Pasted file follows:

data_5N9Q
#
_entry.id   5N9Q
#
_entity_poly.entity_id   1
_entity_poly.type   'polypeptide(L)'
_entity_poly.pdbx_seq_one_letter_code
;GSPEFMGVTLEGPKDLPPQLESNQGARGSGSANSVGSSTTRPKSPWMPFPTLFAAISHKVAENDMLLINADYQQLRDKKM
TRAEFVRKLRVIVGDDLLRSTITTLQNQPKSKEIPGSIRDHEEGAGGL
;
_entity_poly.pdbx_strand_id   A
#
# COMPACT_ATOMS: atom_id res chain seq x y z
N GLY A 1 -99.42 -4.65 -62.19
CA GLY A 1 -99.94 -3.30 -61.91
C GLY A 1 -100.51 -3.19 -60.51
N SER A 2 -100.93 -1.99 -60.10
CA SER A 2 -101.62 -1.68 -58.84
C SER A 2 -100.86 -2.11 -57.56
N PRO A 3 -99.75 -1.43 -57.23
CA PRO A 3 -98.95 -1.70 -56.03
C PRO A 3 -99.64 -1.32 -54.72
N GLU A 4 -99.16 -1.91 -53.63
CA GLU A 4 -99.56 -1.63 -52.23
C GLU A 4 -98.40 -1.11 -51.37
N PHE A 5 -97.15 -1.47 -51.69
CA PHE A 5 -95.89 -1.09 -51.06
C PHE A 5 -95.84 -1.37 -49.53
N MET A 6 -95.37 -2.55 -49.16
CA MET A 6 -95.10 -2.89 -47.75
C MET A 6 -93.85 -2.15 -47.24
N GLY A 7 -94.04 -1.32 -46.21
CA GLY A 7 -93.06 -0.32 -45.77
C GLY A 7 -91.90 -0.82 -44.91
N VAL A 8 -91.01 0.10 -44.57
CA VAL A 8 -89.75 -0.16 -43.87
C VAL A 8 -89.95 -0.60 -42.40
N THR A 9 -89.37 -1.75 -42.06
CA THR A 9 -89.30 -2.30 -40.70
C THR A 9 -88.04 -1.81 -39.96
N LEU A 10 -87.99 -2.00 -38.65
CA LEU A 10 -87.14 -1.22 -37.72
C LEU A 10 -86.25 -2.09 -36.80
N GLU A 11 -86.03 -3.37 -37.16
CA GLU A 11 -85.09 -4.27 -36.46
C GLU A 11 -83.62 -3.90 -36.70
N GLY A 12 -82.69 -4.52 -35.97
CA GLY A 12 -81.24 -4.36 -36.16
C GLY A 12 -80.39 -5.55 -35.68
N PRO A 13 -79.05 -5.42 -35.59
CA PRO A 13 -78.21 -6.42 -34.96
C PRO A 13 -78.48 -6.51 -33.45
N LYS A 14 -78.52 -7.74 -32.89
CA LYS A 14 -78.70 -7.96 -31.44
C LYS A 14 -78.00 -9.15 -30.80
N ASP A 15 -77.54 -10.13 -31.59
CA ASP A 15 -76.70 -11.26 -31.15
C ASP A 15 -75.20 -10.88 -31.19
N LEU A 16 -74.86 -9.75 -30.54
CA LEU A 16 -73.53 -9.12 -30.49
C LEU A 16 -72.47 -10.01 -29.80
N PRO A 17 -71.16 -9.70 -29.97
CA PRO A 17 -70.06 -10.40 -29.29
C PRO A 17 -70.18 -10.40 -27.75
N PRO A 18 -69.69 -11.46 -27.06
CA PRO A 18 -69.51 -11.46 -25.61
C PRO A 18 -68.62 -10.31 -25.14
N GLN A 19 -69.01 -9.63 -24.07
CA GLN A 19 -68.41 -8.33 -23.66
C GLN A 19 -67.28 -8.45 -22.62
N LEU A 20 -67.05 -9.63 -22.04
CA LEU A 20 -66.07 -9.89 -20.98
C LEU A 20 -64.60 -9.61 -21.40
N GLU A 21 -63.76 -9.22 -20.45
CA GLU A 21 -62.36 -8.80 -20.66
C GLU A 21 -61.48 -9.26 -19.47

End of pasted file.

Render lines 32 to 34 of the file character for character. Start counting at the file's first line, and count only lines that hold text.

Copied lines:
N GLY A 7 -94.04 -1.32 -46.21
CA GLY A 7 -93.06 -0.32 -45.77
C GLY A 7 -91.90 -0.82 -44.91